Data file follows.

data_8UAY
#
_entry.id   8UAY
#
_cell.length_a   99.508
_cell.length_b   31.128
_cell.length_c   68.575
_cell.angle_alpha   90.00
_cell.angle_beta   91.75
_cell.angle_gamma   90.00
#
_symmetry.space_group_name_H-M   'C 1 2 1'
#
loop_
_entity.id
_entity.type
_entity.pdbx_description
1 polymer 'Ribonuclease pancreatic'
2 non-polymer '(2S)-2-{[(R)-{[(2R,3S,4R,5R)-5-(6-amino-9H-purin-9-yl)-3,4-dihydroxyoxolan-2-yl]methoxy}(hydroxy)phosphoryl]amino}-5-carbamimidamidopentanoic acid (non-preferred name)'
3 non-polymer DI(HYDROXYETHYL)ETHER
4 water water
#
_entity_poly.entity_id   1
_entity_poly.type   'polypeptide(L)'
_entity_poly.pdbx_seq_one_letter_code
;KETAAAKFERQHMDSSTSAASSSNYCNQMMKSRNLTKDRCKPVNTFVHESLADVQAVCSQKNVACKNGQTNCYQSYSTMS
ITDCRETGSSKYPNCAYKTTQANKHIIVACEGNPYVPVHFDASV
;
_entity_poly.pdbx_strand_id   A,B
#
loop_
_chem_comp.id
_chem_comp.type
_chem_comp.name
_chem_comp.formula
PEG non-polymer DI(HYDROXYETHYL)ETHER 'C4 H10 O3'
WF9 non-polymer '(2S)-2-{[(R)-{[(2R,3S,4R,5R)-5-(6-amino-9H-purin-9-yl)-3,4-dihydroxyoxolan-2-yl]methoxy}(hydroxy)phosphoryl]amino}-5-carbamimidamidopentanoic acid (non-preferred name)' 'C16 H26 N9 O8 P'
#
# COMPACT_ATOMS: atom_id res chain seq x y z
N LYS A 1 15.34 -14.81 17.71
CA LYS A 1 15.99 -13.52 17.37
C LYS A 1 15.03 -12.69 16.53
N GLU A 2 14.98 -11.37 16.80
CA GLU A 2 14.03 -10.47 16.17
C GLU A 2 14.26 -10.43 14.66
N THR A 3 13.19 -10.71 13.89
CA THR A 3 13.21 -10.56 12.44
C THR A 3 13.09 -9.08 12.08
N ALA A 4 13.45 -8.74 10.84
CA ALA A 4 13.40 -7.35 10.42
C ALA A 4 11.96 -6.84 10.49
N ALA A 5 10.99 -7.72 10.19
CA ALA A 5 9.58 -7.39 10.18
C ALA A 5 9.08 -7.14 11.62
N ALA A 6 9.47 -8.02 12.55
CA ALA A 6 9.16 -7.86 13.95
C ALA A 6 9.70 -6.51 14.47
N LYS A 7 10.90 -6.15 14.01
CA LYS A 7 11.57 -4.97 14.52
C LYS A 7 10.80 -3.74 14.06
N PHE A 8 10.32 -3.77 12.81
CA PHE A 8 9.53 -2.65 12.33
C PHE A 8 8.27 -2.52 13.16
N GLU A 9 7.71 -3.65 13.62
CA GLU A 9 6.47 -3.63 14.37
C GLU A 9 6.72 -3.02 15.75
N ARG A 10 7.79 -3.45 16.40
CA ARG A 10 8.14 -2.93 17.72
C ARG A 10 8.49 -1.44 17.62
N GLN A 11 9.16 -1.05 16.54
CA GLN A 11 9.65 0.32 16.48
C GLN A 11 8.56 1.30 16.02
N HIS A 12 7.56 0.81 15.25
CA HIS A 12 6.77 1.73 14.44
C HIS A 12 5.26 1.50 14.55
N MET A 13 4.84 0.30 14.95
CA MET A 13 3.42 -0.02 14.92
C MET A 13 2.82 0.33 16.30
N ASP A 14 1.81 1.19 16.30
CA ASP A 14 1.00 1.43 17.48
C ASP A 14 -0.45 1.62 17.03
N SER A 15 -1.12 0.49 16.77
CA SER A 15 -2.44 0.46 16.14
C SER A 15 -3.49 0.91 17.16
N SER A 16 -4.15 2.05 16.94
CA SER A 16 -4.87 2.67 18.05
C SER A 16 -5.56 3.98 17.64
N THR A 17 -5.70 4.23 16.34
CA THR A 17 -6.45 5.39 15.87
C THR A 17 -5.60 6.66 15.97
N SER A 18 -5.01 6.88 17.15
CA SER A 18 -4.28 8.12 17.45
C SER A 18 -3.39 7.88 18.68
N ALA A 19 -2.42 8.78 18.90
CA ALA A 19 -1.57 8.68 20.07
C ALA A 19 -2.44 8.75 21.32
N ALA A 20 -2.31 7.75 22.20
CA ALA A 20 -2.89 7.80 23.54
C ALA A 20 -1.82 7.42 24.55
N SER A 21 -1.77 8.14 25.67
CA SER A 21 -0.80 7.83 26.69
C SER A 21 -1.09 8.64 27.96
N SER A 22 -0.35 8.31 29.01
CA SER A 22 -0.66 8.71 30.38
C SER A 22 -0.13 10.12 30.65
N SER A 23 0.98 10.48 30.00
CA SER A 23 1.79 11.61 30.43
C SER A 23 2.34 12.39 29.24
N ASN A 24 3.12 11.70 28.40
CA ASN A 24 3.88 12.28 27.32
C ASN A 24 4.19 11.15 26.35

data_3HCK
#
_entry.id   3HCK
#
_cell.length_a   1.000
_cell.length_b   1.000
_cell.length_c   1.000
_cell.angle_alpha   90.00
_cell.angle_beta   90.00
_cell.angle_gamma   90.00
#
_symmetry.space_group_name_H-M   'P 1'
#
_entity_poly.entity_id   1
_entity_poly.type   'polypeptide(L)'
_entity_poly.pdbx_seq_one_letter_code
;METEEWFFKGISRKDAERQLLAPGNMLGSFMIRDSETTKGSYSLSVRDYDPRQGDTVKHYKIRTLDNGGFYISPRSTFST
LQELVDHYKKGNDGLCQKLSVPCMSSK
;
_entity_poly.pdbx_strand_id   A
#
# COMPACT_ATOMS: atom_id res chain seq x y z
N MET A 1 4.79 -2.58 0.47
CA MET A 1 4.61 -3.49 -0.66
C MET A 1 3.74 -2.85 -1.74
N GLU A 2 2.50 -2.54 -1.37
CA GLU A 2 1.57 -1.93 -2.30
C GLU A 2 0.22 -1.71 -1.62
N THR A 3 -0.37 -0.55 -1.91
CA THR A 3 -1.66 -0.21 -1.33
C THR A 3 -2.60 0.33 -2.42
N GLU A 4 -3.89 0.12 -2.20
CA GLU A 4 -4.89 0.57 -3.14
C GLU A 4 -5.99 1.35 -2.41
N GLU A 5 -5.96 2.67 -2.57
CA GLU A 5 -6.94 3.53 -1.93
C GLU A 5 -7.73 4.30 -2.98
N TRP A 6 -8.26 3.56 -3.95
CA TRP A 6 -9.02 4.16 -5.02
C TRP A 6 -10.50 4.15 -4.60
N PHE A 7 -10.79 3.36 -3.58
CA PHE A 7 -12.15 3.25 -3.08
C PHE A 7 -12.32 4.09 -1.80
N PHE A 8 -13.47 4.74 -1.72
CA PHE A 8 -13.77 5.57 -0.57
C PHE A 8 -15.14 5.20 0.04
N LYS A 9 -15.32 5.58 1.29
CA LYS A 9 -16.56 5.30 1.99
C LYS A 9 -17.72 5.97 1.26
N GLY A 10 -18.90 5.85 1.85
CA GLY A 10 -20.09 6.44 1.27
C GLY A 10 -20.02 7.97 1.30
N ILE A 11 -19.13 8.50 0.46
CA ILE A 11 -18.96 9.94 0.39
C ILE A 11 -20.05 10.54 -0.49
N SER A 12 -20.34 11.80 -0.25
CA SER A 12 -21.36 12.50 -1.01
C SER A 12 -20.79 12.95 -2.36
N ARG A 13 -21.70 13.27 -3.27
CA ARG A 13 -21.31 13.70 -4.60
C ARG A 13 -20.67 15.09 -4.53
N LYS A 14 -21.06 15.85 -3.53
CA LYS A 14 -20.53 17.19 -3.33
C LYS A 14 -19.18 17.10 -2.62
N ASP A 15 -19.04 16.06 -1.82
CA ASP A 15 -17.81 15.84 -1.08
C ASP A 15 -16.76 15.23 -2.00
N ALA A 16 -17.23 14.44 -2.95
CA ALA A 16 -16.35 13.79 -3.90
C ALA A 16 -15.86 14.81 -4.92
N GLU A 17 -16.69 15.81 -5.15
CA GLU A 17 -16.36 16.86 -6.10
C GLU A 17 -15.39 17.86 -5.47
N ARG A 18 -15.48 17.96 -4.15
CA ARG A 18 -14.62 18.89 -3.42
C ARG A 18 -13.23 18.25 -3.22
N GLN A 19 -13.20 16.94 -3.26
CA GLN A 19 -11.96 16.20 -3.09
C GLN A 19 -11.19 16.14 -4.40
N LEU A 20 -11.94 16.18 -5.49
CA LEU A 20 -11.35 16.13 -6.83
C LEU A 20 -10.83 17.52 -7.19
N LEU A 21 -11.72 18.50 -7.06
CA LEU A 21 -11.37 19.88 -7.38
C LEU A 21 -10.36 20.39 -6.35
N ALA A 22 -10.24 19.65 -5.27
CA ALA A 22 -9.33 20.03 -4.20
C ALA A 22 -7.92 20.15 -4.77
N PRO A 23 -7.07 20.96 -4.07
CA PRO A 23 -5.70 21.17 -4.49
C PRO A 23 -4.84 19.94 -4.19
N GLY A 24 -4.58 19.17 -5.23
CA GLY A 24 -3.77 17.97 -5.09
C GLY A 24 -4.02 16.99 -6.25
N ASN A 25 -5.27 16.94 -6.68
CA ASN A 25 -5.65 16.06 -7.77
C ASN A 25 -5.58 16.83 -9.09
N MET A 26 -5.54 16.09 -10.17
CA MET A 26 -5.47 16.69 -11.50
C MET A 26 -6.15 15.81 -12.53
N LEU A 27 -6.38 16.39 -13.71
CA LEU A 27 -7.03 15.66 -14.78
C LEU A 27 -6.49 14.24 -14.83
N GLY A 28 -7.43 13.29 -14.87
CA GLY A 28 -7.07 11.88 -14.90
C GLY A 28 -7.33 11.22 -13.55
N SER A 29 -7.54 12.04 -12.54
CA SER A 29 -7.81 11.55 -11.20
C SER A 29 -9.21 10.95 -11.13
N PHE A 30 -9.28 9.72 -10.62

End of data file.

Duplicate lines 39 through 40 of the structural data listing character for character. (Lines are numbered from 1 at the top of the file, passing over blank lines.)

# COMPACT_ATOMS: atom_id res chain seq x y z
N LYS A 1 15.34 -14.81 17.71